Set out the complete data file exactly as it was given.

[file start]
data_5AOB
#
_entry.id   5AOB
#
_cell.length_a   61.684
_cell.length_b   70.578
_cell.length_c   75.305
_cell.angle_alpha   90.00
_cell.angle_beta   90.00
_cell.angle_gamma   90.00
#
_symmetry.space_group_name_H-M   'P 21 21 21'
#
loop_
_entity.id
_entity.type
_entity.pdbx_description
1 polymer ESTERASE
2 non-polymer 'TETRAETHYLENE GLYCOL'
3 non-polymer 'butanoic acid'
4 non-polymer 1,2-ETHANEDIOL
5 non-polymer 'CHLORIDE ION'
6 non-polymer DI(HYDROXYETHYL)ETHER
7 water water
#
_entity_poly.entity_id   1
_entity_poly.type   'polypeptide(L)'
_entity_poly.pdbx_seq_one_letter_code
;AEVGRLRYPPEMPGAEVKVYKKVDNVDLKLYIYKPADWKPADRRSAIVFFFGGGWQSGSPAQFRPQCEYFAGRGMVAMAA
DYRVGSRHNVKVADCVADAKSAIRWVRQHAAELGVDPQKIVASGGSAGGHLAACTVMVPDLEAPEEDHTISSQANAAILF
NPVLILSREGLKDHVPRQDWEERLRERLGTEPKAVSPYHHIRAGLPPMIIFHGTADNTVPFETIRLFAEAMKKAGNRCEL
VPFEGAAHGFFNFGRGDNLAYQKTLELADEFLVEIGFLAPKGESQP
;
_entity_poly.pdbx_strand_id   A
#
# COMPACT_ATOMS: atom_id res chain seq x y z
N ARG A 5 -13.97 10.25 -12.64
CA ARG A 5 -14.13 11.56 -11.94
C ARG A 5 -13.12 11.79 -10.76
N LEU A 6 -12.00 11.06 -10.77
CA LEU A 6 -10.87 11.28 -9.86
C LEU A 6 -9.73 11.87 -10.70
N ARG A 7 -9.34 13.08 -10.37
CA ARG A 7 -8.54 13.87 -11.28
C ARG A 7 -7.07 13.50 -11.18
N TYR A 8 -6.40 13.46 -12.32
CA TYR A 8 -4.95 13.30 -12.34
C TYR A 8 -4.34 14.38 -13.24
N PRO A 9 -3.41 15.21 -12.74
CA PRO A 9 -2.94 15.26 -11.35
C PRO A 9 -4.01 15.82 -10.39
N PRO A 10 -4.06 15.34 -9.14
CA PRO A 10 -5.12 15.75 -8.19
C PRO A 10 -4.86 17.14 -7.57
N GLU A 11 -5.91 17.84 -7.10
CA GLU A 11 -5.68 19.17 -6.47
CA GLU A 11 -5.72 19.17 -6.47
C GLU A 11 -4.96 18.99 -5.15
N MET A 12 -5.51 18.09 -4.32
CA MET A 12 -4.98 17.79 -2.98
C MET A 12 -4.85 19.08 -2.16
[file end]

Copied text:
data_5AOB
#
_entry.id   5AOB
#
_cell.length_a   61.684
_cell.length_b   70.578
_cell.length_c   75.305
_cell.angle_alpha   90.00
_cell.angle_beta   90.00
_cell.angle_gamma   90.00
#
_symmetry.space_group_name_H-M   'P 21 21 21'
#
loop_
_entity.id
_entity.type
_entity.pdbx_description
1 polymer ESTERASE
2 non-polymer 'TETRAETHYLENE GLYCOL'
3 non-polymer 'butanoic acid'
4 non-polymer 1,2-ETHANEDIOL
5 non-polymer 'CHLORIDE ION'
6 non-polymer DI(HYDROXYETHYL)ETHER
7 water water
#
_entity_poly.entity_id   1
_entity_poly.type   'polypeptide(L)'
_entity_poly.pdbx_seq_one_letter_code
;AEVGRLRYPPEMPGAEVKVYKKVDNVDLKLYIYKPADWKPADRRSAIVFFFGGGWQSGSPAQFRPQCEYFAGRGMVAMAA
DYRVGSRHNVKVADCVADAKSAIRWVRQHAAELGVDPQKIVASGGSAGGHLAACTVMVPDLEAPEEDHTISSQANAAILF
NPVLILSREGLKDHVPRQDWEERLRERLGTEPKAVSPYHHIRAGLPPMIIFHGTADNTVPFETIRLFAEAMKKAGNRCEL
VPFEGAAHGFFNFGRGDNLAYQKTLELADEFLVEIGFLAPKGESQP
;
_entity_poly.pdbx_strand_id   A
#
# COMPACT_ATOMS: atom_id res chain seq x y z
N ARG A 5 -13.97 10.25 -12.64
CA ARG A 5 -14.13 11.56 -11.94
C ARG A 5 -13.12 11.79 -10.76
N LEU A 6 -12.00 11.06 -10.77
CA LEU A 6 -10.87 11.28 -9.86
C LEU A 6 -9.73 11.87 -10.70
N ARG A 7 -9.34 13.08 -10.37
CA ARG A 7 -8.54 13.87 -11.28
C ARG A 7 -7.07 13.50 -11.18
N TYR A 8 -6.40 13.46 -12.32
CA TYR A 8 -4.95 13.30 -12.34
C TYR A 8 -4.34 14.38 -13.24
N PRO A 9 -3.41 15.21 -12.74
CA PRO A 9 -2.94 15.26 -11.35
C PRO A 9 -4.01 15.82 -10.39
N PRO A 10 -4.06 15.34 -9.14
CA PRO A 10 -5.12 15.75 -8.19
C PRO A 10 -4.86 17.14 -7.57
N GLU A 11 -5.91 17.84 -7.10
CA GLU A 11 -5.68 19.17 -6.47
CA GLU A 11 -5.72 19.17 -6.47
C GLU A 11 -4.96 18.99 -5.15
N MET A 12 -5.51 18.09 -4.32
CA MET A 12 -4.98 17.79 -2.98
C MET A 12 -4.85 19.08 -2.16